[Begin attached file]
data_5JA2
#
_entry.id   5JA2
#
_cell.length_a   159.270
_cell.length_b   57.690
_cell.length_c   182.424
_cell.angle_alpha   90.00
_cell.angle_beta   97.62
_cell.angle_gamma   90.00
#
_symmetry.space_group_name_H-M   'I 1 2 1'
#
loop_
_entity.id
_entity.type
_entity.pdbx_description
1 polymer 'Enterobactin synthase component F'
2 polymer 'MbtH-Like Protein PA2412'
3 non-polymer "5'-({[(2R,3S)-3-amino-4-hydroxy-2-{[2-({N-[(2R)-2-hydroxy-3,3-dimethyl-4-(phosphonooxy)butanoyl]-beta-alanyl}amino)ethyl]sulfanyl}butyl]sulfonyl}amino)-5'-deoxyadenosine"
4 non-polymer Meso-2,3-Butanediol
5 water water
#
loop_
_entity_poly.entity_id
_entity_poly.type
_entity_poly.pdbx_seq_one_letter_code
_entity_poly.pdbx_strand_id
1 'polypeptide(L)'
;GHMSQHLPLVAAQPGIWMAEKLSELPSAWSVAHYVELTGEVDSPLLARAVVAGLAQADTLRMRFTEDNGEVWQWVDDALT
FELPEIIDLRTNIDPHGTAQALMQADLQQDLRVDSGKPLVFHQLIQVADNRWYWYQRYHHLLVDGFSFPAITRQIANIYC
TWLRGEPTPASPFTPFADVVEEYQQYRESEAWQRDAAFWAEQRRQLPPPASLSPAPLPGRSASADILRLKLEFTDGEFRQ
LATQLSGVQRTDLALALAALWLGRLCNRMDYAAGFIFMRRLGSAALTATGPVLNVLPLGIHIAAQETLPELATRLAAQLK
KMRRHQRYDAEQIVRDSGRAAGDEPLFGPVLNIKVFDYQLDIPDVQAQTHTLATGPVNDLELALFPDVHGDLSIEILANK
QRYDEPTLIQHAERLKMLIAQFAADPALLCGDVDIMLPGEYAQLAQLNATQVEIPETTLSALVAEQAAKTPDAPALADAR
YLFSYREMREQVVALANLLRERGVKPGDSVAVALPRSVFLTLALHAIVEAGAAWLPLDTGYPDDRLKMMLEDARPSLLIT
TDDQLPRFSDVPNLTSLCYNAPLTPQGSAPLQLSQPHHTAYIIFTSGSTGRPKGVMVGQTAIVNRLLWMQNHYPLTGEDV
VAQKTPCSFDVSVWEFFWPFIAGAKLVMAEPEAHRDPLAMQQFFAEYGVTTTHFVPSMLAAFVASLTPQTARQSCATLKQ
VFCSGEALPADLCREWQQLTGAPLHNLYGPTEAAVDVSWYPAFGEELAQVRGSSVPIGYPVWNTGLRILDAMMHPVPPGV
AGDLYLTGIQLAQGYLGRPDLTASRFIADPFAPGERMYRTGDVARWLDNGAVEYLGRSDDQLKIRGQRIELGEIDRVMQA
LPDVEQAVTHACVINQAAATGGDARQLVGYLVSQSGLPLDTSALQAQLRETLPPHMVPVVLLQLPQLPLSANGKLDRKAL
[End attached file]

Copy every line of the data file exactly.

data_5JA2
#
_entry.id   5JA2
#
_cell.length_a   159.270
_cell.length_b   57.690
_cell.length_c   182.424
_cell.angle_alpha   90.00
_cell.angle_beta   97.62
_cell.angle_gamma   90.00
#
_symmetry.space_group_name_H-M   'I 1 2 1'
#
loop_
_entity.id
_entity.type
_entity.pdbx_description
1 polymer 'Enterobactin synthase component F'
2 polymer 'MbtH-Like Protein PA2412'
3 non-polymer "5'-({[(2R,3S)-3-amino-4-hydroxy-2-{[2-({N-[(2R)-2-hydroxy-3,3-dimethyl-4-(phosphonooxy)butanoyl]-beta-alanyl}amino)ethyl]sulfanyl}butyl]sulfonyl}amino)-5'-deoxyadenosine"
4 non-polymer Meso-2,3-Butanediol
5 water water
#
loop_
_entity_poly.entity_id
_entity_poly.type
_entity_poly.pdbx_seq_one_letter_code
_entity_poly.pdbx_strand_id
1 'polypeptide(L)'
;GHMSQHLPLVAAQPGIWMAEKLSELPSAWSVAHYVELTGEVDSPLLARAVVAGLAQADTLRMRFTEDNGEVWQWVDDALT
FELPEIIDLRTNIDPHGTAQALMQADLQQDLRVDSGKPLVFHQLIQVADNRWYWYQRYHHLLVDGFSFPAITRQIANIYC
TWLRGEPTPASPFTPFADVVEEYQQYRESEAWQRDAAFWAEQRRQLPPPASLSPAPLPGRSASADILRLKLEFTDGEFRQ
LATQLSGVQRTDLALALAALWLGRLCNRMDYAAGFIFMRRLGSAALTATGPVLNVLPLGIHIAAQETLPELATRLAAQLK
KMRRHQRYDAEQIVRDSGRAAGDEPLFGPVLNIKVFDYQLDIPDVQAQTHTLATGPVNDLELALFPDVHGDLSIEILANK
QRYDEPTLIQHAERLKMLIAQFAADPALLCGDVDIMLPGEYAQLAQLNATQVEIPETTLSALVAEQAAKTPDAPALADAR
YLFSYREMREQVVALANLLRERGVKPGDSVAVALPRSVFLTLALHAIVEAGAAWLPLDTGYPDDRLKMMLEDARPSLLIT
TDDQLPRFSDVPNLTSLCYNAPLTPQGSAPLQLSQPHHTAYIIFTSGSTGRPKGVMVGQTAIVNRLLWMQNHYPLTGEDV
VAQKTPCSFDVSVWEFFWPFIAGAKLVMAEPEAHRDPLAMQQFFAEYGVTTTHFVPSMLAAFVASLTPQTARQSCATLKQ
VFCSGEALPADLCREWQQLTGAPLHNLYGPTEAAVDVSWYPAFGEELAQVRGSSVPIGYPVWNTGLRILDAMMHPVPPGV
AGDLYLTGIQLAQGYLGRPDLTASRFIADPFAPGERMYRTGDVARWLDNGAVEYLGRSDDQLKIRGQRIELGEIDRVMQA
LPDVEQAVTHACVINQAAATGGDARQLVGYLVSQSGLPLDTSALQAQLRETLPPHMVPVVLLQLPQLPLSANGKLDRKAL